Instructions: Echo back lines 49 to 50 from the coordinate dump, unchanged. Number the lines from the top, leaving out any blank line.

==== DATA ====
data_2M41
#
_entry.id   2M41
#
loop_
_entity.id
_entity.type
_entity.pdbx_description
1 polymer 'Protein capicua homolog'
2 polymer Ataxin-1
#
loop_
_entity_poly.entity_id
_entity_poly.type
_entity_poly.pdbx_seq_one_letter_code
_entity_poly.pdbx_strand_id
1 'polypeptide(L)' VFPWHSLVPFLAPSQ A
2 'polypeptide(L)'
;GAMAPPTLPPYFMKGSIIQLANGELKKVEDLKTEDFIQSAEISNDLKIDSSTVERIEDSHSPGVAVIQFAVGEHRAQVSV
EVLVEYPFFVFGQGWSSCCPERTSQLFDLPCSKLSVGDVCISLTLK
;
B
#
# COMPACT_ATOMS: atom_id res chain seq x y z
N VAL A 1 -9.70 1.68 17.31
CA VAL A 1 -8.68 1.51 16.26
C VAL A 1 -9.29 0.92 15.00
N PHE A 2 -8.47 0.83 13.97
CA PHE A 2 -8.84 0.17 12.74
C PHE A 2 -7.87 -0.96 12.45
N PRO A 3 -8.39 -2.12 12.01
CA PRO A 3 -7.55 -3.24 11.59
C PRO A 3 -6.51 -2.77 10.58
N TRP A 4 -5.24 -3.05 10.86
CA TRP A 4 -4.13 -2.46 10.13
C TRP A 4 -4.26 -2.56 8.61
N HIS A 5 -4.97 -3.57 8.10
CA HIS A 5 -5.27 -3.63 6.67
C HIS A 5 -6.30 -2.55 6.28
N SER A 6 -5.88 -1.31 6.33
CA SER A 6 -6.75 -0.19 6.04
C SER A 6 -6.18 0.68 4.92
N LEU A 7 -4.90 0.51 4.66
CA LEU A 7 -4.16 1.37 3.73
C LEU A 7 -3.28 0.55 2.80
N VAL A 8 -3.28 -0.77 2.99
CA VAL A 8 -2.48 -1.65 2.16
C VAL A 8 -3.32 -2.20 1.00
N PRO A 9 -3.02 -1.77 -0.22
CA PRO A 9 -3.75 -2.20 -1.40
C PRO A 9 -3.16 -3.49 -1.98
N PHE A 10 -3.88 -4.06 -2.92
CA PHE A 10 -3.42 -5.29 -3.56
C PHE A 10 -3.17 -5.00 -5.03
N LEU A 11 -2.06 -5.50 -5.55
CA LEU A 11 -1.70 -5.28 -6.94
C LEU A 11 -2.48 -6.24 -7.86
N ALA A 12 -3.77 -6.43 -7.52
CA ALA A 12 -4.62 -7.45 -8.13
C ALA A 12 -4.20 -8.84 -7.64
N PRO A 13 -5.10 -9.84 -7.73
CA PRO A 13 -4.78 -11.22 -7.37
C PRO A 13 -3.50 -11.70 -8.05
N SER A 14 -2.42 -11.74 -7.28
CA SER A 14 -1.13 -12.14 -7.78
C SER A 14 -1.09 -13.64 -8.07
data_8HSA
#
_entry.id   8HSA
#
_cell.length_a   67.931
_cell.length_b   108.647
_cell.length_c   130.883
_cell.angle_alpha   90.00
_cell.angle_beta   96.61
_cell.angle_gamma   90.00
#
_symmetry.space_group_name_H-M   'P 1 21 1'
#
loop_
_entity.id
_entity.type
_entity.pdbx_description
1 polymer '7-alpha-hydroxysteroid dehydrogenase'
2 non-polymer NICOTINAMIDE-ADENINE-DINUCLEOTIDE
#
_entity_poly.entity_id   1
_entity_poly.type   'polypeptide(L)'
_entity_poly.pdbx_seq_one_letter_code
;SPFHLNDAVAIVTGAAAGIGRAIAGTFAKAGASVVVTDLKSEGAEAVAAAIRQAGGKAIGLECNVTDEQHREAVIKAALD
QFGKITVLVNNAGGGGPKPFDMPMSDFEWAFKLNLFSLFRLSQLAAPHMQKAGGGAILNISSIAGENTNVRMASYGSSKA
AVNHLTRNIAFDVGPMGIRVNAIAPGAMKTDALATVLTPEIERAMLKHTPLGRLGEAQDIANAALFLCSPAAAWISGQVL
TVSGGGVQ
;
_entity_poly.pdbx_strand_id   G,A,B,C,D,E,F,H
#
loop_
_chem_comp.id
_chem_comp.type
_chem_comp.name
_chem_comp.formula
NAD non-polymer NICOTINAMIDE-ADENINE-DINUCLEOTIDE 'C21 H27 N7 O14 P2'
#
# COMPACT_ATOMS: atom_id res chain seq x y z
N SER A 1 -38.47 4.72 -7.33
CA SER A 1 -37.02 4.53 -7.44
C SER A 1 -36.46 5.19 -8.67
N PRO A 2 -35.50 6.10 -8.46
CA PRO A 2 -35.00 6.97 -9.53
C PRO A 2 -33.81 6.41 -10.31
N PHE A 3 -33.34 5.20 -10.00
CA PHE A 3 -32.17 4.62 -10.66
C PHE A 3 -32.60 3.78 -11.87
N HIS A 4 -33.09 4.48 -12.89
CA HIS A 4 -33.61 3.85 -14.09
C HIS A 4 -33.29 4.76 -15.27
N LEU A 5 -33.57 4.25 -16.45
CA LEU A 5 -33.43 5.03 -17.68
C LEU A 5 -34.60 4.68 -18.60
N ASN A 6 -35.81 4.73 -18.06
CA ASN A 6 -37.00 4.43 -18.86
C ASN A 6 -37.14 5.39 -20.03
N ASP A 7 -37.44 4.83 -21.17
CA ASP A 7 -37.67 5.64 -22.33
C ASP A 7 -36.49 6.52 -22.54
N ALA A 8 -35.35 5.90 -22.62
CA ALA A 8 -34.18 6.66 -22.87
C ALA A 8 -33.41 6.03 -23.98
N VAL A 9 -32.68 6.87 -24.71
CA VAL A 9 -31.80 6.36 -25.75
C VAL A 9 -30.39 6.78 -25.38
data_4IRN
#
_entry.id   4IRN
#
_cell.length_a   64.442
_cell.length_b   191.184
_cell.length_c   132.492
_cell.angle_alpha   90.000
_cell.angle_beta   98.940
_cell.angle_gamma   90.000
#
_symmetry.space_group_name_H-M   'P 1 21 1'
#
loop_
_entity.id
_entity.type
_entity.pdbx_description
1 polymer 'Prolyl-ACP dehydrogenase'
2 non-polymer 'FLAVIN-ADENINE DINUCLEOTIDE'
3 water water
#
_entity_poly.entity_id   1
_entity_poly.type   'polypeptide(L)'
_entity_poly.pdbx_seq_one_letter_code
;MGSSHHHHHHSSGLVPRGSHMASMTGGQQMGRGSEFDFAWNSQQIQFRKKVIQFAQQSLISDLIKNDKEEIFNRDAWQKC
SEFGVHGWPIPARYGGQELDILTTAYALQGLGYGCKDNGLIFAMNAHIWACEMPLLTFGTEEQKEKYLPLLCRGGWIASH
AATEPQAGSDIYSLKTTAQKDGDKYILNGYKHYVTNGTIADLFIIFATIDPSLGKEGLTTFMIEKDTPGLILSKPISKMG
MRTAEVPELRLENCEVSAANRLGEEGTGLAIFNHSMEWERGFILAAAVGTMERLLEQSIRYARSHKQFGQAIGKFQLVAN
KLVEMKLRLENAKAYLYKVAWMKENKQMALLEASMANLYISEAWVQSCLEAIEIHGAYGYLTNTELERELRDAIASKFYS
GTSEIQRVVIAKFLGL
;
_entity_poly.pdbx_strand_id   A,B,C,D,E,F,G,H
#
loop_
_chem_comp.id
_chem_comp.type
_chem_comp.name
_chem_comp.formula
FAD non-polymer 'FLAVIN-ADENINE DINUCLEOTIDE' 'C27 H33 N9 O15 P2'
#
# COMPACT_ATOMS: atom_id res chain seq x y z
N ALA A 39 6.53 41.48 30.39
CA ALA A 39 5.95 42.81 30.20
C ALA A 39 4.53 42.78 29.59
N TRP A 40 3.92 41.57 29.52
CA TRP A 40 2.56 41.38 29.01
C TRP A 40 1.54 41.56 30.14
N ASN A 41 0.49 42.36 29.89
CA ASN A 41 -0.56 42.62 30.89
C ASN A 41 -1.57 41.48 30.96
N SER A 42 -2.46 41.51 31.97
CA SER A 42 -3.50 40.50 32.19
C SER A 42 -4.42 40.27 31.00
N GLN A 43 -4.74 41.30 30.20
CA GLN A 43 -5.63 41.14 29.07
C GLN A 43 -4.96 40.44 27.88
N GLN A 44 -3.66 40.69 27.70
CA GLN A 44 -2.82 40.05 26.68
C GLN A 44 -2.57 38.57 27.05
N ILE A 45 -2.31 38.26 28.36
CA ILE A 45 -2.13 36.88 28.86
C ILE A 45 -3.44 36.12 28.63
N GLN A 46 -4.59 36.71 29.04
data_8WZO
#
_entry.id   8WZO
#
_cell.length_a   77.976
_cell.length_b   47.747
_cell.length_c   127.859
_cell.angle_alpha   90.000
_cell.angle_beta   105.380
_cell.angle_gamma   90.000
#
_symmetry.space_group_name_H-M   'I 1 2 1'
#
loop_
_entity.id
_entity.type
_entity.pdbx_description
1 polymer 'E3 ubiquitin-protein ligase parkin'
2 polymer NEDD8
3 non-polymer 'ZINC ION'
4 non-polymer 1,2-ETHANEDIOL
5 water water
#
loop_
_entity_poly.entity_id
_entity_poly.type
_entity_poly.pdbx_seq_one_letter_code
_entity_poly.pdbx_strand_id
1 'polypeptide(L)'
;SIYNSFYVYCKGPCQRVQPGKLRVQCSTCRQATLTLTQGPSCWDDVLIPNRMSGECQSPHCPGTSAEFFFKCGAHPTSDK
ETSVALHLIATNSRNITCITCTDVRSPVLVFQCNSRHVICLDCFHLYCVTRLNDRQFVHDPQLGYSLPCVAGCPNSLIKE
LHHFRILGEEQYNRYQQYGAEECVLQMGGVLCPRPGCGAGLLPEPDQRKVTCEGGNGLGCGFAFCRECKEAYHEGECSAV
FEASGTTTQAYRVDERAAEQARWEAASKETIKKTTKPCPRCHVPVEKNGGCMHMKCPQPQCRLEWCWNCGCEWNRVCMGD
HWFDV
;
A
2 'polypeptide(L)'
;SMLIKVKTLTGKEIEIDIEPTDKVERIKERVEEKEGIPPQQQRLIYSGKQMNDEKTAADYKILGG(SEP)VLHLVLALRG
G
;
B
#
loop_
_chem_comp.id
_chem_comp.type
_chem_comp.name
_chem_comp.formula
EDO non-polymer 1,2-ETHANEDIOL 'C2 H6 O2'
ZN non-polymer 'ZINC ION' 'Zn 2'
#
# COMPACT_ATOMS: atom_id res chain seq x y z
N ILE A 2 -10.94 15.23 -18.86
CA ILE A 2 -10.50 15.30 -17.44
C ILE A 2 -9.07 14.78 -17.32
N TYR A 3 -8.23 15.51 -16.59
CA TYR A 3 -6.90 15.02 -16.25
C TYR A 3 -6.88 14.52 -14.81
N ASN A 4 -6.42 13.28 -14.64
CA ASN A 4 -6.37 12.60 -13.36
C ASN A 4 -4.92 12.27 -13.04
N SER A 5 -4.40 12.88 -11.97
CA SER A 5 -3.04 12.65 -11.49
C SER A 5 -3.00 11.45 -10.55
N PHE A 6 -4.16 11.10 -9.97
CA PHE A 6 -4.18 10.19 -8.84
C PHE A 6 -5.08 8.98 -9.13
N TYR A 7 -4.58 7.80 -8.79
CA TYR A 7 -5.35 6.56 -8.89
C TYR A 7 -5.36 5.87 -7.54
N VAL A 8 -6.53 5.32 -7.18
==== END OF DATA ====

N PRO A 9 -3.02 -1.77 -0.22
CA PRO A 9 -3.75 -2.20 -1.40